When reviewing a book with spiritual or esoteric ideas one has to be open-minded. It is my feeling that anyone on a spiritual quest should read as many different books as possible. Remember, what will work for one individual will be questioned by another. There is no clear parameter to any genre. Of great importance is to resist the temptation to think ‘writer X’ is the definitive expert or fountain of wisdom.
Stephanie’s ‘channelled’ book ‘Grave Doubts’ has been on my bookshelf for a few months. I have picked it up and for some reason stopped myself from reading it on four occasions. Each time the book was returned to the shelf, my feeling was ‘You’ll need time to work through the chapters’. Sometimes we have to follow our instincts: the book is now read.
I have known Stephanie for many years and have enjoyed reading her other titles. ‘Life is Calling’ and ‘The Winds of Change’ are worthy of anyone’s library. Her titles have a unique place in esoteric writing: as they can be read and re-read many times and an hour or so spent with the books will provide useful meditations.
Two weeks ago I read through ‘Grave Doubts’ in three sessions. The format of the book is 6X9 inches with an excellent clean modern font in justified print, letter size of perhaps 14 points with sensible spacing. This makes the book suitable for those with poor eyesight and it also proves to be easy on the eyes. I mention this because font and format seem to be neglected by many publishers – writers. Contemporary fonts make for a better reading experience Stephanie should be commended for the book’s presentation.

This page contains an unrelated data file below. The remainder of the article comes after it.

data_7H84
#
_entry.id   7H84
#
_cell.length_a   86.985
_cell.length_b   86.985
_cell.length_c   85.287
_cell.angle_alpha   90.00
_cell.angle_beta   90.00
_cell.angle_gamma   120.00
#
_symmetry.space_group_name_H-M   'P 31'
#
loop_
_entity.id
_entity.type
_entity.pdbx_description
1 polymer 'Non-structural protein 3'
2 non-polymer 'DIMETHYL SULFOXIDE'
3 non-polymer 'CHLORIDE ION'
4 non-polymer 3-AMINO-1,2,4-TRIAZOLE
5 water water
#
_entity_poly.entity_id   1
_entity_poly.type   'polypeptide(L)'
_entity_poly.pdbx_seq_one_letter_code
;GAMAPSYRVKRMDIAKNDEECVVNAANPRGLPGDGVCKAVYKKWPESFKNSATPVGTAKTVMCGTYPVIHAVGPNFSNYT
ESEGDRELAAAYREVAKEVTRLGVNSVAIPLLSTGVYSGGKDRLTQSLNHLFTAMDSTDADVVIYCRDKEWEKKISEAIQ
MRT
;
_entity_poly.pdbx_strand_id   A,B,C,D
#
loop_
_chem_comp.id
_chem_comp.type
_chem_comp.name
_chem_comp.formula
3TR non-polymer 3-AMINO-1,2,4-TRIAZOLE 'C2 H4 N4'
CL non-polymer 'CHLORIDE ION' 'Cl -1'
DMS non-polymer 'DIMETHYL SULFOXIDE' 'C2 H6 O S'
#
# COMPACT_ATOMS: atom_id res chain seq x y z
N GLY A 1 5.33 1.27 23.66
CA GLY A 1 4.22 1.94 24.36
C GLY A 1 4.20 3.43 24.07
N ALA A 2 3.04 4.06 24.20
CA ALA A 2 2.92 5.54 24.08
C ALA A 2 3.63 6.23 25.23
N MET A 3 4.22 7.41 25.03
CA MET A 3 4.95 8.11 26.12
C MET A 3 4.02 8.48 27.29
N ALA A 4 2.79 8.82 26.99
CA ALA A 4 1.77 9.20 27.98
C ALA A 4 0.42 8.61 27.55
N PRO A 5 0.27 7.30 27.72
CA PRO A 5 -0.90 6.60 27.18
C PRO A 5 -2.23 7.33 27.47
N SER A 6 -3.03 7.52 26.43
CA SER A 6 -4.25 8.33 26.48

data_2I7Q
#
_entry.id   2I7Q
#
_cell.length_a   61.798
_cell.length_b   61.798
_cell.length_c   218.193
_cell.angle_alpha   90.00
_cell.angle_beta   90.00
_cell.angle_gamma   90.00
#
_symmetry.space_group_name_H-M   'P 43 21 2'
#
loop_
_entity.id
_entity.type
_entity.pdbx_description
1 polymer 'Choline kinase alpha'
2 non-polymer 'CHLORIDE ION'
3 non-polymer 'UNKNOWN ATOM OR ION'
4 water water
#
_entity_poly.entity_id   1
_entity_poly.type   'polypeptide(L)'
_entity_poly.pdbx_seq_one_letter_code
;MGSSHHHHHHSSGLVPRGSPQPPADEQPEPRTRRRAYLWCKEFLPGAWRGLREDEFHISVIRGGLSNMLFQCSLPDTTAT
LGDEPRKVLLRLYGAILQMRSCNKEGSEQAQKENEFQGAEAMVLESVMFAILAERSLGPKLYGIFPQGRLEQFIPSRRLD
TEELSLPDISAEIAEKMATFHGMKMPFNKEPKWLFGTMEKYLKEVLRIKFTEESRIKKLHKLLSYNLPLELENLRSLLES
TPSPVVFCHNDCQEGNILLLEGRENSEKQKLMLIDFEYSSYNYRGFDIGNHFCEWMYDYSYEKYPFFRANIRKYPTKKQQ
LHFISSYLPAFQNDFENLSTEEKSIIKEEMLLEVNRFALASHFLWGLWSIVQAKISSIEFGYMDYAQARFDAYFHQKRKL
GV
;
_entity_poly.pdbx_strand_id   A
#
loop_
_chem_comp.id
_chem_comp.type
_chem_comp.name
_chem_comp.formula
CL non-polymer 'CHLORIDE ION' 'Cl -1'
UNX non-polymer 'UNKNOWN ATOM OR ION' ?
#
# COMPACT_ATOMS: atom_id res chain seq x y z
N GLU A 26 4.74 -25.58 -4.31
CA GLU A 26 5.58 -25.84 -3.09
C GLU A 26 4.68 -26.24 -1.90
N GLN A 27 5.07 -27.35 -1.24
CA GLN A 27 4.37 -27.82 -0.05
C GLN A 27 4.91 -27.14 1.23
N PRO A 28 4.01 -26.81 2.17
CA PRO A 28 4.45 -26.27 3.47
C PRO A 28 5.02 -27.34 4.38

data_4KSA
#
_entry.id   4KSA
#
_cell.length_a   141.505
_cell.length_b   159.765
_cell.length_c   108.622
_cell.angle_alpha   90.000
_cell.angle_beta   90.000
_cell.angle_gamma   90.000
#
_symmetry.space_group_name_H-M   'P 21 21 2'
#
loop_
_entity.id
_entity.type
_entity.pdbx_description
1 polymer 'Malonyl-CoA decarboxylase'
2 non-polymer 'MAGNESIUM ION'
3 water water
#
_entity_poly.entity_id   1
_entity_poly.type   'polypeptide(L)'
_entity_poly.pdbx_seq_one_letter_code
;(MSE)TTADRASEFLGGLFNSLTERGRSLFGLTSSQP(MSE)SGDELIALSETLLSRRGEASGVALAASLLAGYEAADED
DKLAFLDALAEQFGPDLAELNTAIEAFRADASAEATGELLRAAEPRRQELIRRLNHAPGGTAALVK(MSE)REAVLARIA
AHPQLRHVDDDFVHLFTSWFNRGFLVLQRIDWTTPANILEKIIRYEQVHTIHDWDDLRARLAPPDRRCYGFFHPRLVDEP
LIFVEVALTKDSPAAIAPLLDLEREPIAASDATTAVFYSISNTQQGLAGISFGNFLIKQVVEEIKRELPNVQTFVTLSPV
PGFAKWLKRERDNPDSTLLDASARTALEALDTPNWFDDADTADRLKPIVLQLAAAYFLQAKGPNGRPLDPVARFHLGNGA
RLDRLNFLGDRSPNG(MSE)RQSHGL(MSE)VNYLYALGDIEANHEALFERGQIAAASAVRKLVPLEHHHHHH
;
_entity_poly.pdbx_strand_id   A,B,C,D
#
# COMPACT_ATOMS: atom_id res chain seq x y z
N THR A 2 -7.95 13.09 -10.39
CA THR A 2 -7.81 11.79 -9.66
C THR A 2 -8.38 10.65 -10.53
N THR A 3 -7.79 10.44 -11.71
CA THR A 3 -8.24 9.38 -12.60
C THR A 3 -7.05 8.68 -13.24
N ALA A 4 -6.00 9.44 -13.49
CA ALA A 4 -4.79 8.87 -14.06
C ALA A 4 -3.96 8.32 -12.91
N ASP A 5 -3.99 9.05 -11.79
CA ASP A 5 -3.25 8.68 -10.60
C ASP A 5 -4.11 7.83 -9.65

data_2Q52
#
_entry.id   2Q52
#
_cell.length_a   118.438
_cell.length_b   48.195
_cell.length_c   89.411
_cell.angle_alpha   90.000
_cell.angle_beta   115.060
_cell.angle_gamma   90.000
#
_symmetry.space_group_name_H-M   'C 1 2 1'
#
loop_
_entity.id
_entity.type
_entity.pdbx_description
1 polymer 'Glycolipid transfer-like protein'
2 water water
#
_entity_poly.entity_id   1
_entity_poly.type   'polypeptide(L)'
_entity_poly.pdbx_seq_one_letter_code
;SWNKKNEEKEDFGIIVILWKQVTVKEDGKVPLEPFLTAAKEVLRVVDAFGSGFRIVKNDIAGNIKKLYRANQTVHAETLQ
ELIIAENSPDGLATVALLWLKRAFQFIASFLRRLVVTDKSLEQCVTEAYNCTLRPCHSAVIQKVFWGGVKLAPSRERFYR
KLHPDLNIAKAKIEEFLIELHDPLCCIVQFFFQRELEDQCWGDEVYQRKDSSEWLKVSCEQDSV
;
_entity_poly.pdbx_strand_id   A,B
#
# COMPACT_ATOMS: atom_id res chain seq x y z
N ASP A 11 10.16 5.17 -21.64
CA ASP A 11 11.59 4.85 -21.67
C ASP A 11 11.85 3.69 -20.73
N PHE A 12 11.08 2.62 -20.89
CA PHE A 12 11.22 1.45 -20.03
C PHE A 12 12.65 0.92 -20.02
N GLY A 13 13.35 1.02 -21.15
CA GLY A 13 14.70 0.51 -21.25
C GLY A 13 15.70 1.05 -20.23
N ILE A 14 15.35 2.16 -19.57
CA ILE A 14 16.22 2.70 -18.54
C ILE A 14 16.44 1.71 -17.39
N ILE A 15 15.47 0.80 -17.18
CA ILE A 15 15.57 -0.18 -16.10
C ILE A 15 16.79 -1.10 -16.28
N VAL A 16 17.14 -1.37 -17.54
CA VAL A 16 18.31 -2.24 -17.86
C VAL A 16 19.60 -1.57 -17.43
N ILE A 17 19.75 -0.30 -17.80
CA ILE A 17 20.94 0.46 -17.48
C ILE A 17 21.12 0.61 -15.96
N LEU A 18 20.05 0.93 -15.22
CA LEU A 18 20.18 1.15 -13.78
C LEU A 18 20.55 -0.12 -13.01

The book is channelled by Stephanie: from a spirit named Simon. I know the relationship between Simon and Stephanie and maybe this was the reason I’d waited for a specific time to read the book. Perhaps I felt I would be intruding into a personal dialogue: and possibly I would feel a bias toward the information. How so? It seems there could be a conflict of what one remembers about someone in life to the messages given during death. After reading the book: there seems no bias: indeed: Simon’s channelled information is totally opposite to his thoughts and beliefs when he lived!
The book begins with Simon’s explanation of the feelings of death and watching his family surrounding his body. He then explains the process of moving onto the afterlife and being reunited with his mother. I do not wish to spoil the book for future readers by mentioning details. However, I would comment that the descriptions run alongside other books I have read about the subject. One would hope to read similar information from various writers, as this seem to confirm the imagery and ‘place’ of where spirits reside. Of course, there will be differences and this is why people on a spiritual quest are guided to read a wide spectrum of books relating to an area of interest.